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Janek Gwizdala


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Gee-Wiz Gwizzy’s Bizzy ! 

by Phil Dipietro

You know, in the music world, even with this increasingly instantaneously available world of internet based, fat pipe, cable-modemed information where all is at your fingertips, mp3’s are shared, schedules are instantly updated and discographies abound, there is still nothing like word of mouth and personal recommendation.  In largest part, it’s still how musicians get gigs, even at the highest of levels. It’s also why, when someone in the bass world of the stature of Matt Garrison ( [I’m a journalist-but I must say an unabashed fan of Matt- I’ll  go on the record as stating he is the best electric bassist  today (send me all the e you want on that one)] -  mentions an unpronounceable name to me for the third time, I write it down. Here’s how that went. 

ME: “Ok, that’s it ..I’m writing it down this time…Yannick what? Huh? How old? Oh, that’s Polish , huh?”

MATT: “Well, it’s,  Janek with a J… and its Gwizzzdahlllaa..that’s G-w-i-z-d-a-l-a. And he’s English, like from England, man. “

ME: “’d you find out about this guy?”

       MATT: “He called me..he came over …we played…we’re playing A LOT these days..”

       ME: “Oh, you gave him a lesson, huh?”

MATT: “No, we play  He doesn’t need any lessons, man! He’s one of the young cats man!”

       ME: “Uh, I thought you were a young cat.”

       MATT: “Well, thanks, but he’s… like 20.”


This causes me to- well, obviously to have the idea for a bass duo cd- but then, more responsibly,  to send many emails and make more than a few phone calls. I find out who Janek’s played with- a pretty nice list. Here’s a few: Hiram Bullock, Kenwood Dennard, Randy Bernsen (,  Airto Moirera ( , Flora Purim, Wayne Krantz (,  Torsten de Winkel ( the only second guitarist to ever tour with Pat Metheny), Pete Levin (Tony’s brother), Rick Margitza, Tommy Smith, Tony Remy,  Jose Neto, Stevie Winwood, Frank Martin, and Richard Niles. If you didn’t notice, I wrote the list in order of people I know have played with Jaco to people that, for sure, haven’t.  I then find out he’s making a solo record that already has performances by Airto,  Margitza, Frank Martin, De Winkel  and Gary Husband(!) in the can, with  planned liaisons with Vinnie Colaiutua,Hiram Bullock Ronny Jordan and Wayne Krantz in the works. It all sounds pretty intense, but I’d like to hear the cat play,  at least, just to make sure.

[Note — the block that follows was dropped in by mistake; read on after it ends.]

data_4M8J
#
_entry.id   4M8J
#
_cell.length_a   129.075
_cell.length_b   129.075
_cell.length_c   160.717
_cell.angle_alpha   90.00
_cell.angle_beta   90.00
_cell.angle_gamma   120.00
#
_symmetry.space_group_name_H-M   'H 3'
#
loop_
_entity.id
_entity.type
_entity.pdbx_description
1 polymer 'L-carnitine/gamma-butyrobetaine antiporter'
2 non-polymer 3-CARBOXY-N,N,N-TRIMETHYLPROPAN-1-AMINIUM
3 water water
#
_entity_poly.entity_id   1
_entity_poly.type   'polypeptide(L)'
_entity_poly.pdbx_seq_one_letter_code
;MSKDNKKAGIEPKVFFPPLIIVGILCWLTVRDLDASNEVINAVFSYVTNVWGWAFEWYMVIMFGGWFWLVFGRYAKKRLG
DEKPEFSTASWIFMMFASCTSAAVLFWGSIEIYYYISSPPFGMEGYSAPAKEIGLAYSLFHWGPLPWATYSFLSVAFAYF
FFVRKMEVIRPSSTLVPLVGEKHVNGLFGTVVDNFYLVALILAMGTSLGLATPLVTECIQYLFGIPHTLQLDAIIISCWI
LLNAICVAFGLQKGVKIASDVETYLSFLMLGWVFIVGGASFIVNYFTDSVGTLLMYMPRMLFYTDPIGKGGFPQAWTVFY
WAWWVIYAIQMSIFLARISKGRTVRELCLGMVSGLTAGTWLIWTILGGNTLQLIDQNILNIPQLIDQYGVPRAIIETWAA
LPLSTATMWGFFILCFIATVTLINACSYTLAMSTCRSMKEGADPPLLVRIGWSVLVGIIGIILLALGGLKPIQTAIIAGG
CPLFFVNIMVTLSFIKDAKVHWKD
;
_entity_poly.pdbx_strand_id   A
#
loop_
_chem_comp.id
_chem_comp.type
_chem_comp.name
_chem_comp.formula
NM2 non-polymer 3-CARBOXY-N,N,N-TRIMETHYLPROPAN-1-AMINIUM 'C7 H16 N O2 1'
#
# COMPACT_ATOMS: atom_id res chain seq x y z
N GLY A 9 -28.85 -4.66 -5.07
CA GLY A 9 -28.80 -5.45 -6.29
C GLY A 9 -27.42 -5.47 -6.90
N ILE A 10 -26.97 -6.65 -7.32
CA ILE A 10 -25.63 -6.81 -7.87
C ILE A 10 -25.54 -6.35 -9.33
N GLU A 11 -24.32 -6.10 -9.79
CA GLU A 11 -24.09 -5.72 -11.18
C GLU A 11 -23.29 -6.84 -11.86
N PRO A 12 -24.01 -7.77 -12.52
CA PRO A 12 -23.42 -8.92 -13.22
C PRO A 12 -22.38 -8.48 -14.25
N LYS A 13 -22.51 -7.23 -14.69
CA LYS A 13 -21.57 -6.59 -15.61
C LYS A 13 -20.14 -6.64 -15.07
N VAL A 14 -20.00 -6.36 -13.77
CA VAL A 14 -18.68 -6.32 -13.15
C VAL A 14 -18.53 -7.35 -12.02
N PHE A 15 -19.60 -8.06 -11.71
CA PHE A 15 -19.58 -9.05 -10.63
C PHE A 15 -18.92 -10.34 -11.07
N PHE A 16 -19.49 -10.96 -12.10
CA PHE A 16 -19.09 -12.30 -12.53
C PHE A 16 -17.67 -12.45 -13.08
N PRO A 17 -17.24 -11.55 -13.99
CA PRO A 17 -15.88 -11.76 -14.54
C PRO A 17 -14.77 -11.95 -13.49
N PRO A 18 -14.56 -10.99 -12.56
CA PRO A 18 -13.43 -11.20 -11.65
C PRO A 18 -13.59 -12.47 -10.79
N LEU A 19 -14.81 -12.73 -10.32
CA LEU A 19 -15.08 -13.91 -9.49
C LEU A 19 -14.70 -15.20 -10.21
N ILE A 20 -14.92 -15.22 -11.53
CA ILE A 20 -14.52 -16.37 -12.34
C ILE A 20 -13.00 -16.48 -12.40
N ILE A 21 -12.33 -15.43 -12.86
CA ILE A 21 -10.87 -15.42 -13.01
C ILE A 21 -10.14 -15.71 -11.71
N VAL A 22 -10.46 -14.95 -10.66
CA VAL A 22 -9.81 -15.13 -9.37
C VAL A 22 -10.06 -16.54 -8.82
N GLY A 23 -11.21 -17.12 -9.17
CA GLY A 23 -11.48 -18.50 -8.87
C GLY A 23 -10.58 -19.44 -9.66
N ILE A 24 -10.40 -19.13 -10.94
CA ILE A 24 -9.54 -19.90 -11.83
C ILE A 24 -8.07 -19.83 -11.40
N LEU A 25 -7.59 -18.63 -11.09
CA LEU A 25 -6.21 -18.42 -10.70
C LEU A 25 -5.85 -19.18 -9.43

I’m up in Boston, so it was that I was excited to get news of  a gig in Providence  at a bohemian artists’ space known as AS-220 with the Hal Crook Group. Now, the Hal Crook group is not the type of unit I would associate with many of the names on the of folks Janek gave me, above. Hal, who has authored jazz methods and teaches at Berklee,  is a trombonist who can execute bop lines on the level of Wynton Marsalis (yes, I know Wynton plays trumpet…I am not thinking of Delfeayo), but also uses electronics liberally. Compositionally, his tunes range from bop to post bop to free to experimental, all in the same song, let alone the same set.  The drummer is Bob Gullotti, one third of Boston legends, the Fringe, who’s best- known recorded performance is probably on  Trey Anastasio’s experimental, Surrender to the Air. Anyway, you get the idea but maybe not, since the band also includes acoustic bassist Dave Zinno and guitarist Rick Peckham . How could Janek fit in? In a word-astoundingly- as he provided adroit accompaniment and soloing, in the form of  comping, walking and long reticulated single-note lines, as the situation demanded it, deftly fitting into an extremely challenging ensemble role. Say it with me now, “twenty-two.” 

Janek keeps nailing down gigs and auditions with veteran-like authority. Recent additions include getting the gig with Bluenote recording artist Ronny Jordan and a coming tour with pop recording artist Jive Jones( A simple observation probably goes a long way toward explaining why he’s so  baad. He’s always got the bass in his hands and he always wants to play. When I first contacted him, asking to perhaps do a story,  the first line of his response was, “You play right? Why don’t you come over to my house and we’ll rip through some tunes?” It is this energetic spirit, enthusiasm for the craft,  interesting background,  and deep technical understanding of music (I mean, Janek dropped a lotta knowledge on me)  that all contributed to making the interview experience enjoyable and educational.


So Janek, you’re how old now?